Decades into the campaign, the effort to wean users off simple password protection hasn’t gone very well. Fingerprints, iris scans, tokens… these methods have all been tried and met with only limited success. The security industry’s best chance yet? It’s a sort of half-measure that lets users keep their passwords but adds a second element (or “factor”) to logins.

However, data about the uptake of two-factor authentication (2FA) means this once-promising strategy also hasn’t succeeded. A combination of usability, fallibility and just-plain stubbornness has preserved the role of plain-old passwords at many places.

What’s so fallible about 2FA? It often relies on consumers’ smartphones. A bit like Social Security numbers in the U.S., it’s a role smartphones weren’t designed to play. So, many implementations haven’t proven to be robust.

Help might be on the way, however, as mobile carriers are working together on a solution. If they pull it off, perhaps two-factor might finally catch on with the masses — but that seems a distant possibility at the moment.

2FA or not 2FA?

Dismal data points for two-factor uptake are easy to find. The latest: 90 percent of Gmail users still haven’t turned it on, according to The Register, even though Google introduced two-factor tools seven years ago. Grzegorz Milka, a Google engineer, revealed this depressing reality at the Usenix conference in January 2018. When asked why Google didn’t require two-factor, Milka gave the answer almost all security professionals would.

“The answer is usability,” Milka told The Register. “It’s about how many people would we drive out if we force them to use additional security.”

Only 28 percent of people use 2FA anywhere, CyberScoop reported — and more than half of Americans don’t even recognize the term. That’s not much to show for a nearly 10-year campaign.

Why So Much Hate for 2FA?

At sites like Amazon, Facebook and Instagram, it’s really not that hard to turn on two-factor. Users can do it within a few clicks. The real reason for user indifference might not be usability so much as the irregularity. It seems each implementation of 2FA is slightly different.

One site requires users to enter an SMS text message that will be sent to their phone — woe to that user with a nearly dead cellphone battery. Another will ask for a token code generated by an authenticator app. Facebook generates its own token from within its app. Perhaps the state of affairs is not as bad as the 150 passwords that the average consumer must remember to navigate their digital lives, according to Dashlane, but the inconsistency itself can be maddening.

Is 2FA Really That Great?

Making matters worse, the most popular implementation — the something-you-know and something-you-have kind, which requires SMS text messages — isn’t all it’s cracked up to be. In fact, it’s been cracked, and it’s quite possible consumers have caught on.

Cybercriminals have used a variety of techniques to intercept authentication codes sent over mobile networks — rendering SMS nearly useless as a second factor. However, these attacks don’t seem to be in widespread use yet, so it can be said that two-factor SMS is still better a single password.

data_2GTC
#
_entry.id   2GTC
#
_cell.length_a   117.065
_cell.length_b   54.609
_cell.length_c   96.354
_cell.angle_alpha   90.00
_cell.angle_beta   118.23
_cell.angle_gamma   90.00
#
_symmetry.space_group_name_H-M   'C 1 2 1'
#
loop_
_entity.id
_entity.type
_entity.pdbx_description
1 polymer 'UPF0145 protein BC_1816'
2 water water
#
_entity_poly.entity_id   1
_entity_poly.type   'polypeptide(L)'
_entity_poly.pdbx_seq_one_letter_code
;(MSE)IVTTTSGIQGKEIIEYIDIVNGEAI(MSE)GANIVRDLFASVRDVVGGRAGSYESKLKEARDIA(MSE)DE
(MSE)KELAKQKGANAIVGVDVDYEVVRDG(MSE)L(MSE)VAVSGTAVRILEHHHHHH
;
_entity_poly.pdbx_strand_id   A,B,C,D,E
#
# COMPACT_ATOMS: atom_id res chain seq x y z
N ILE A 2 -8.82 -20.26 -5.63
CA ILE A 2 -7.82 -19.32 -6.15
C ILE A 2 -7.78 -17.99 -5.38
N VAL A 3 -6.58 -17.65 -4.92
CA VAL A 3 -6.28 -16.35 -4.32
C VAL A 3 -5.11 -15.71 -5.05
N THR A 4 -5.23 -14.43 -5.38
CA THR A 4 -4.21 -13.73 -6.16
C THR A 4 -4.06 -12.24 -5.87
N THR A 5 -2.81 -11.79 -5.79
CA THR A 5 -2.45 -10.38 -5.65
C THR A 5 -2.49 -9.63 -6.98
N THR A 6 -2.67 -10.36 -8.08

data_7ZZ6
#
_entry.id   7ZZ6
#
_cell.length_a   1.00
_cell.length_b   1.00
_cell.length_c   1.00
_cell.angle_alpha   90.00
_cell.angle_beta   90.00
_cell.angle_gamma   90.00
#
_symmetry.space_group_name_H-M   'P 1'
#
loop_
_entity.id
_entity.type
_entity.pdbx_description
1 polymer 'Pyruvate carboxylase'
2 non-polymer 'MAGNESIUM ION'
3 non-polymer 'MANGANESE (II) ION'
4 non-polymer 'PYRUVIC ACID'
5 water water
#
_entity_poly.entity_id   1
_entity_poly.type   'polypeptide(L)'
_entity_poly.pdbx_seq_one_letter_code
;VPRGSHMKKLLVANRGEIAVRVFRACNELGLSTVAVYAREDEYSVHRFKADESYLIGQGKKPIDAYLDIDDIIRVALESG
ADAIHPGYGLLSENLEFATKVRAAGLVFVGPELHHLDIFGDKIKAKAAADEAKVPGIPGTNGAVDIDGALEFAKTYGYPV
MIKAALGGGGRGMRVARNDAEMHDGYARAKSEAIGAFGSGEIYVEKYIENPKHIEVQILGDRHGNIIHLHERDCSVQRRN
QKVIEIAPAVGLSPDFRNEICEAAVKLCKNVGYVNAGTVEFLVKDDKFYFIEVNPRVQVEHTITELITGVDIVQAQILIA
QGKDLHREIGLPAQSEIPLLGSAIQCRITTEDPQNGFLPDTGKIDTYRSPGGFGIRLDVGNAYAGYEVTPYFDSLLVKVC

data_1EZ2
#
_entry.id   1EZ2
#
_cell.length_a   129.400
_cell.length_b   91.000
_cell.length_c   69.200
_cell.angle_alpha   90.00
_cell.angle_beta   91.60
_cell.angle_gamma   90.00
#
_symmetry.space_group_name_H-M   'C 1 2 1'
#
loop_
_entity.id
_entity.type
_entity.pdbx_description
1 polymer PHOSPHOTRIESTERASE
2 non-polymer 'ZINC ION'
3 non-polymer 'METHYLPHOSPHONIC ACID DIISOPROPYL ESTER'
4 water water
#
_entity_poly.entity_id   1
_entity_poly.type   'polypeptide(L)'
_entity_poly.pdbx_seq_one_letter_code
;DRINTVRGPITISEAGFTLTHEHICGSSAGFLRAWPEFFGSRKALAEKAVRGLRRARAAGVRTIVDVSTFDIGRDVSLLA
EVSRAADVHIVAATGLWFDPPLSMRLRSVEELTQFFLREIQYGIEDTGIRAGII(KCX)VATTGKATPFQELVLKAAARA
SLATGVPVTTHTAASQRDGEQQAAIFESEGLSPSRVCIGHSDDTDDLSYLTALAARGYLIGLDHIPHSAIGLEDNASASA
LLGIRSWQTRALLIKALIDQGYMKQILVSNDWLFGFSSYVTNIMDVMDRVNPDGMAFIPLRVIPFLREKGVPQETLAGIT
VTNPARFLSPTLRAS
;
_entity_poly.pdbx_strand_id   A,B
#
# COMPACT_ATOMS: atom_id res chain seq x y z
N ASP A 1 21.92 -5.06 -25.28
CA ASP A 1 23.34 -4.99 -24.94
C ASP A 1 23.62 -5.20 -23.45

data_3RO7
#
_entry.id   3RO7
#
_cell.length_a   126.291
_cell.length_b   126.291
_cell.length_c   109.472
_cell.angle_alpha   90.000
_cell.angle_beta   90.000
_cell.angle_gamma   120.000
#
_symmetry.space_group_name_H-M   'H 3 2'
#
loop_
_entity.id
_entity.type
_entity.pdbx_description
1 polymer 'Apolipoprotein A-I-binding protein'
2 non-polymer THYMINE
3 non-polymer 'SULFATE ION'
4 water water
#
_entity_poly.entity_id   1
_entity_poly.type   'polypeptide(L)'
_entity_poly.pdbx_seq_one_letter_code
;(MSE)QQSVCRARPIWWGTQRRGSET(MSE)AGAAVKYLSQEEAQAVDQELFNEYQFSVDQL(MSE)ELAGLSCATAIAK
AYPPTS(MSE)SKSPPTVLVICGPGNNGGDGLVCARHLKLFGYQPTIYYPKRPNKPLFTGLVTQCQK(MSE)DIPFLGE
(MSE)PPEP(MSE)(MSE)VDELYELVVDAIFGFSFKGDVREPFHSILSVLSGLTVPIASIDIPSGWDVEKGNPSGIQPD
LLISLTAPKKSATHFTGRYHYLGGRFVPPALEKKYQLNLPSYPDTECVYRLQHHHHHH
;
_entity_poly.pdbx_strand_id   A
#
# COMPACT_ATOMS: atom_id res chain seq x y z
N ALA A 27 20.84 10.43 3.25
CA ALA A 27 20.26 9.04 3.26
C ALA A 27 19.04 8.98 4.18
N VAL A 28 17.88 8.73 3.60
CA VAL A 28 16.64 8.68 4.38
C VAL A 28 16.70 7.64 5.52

Yet, as with all such techniques, criminals will continue to share it and slowly make SMS only about as safe as the passwords themselves. Security professionals already concede this point. As The Verge reported, the National Institute of Standards and Technology withdrew its support for SMS-based 2FA in summer of 2016, citing interception and spoofing risks.

A Glimmer of Hope for 2FA

A consortium of mobile carriers led by AT&T, Sprint, T-Mobile and Verizon announced recently the creation of a “next-generation mobile authentication platform.” Calling themselves the Mobile Authentication Taskforce, the group promised in 2017 to be working hard on the spoofing and interception problem. In March 2018, the Mobile Authentication Taskforce revealed a few details about its plans in a statement.

“The [group] has been working with operators around the world to bring a consistent and interoperable, secure identity service and this task force will strengthen that effort by enabling a simple user experience quickly and conveniently in the US market,” said Alex Sinclair, chief technology officer at trade group GSMA.

The Mobile Authentication Taskforce also said in the statement that it had developed a technique that would utilize the “collective network intelligence” of the carriers. The strategy includes a “cryptographically verified phone number,” inspection of characteristics like phone number tenure, account type and IP address, as well as other advanced analytics that will be used to assess risk.

Further details are still elusive. However, the group promised it would begin testing soon, launch a website later this year and make the solution available by the end of the year. Meanwhile, the carriers’ chance to seize a privileged spot in the authentication game might already be slipping away. Token apps like Google’s Authenticator, which doesn’t require network access to generate a code, seem to bypass the carriers.

But IT professionals don’t need to wait around to see who wins that battle. Users can be forced to add another factor to their logins, of course, but perhaps there’s a better way. Some organizations lure users to turn on 2FA by giving them a discount when they do. And sometimes, an incentive is better than a threat.

“Attackers take advantage of security missteps and shortcuts to gain access to secure systems and sensitive files

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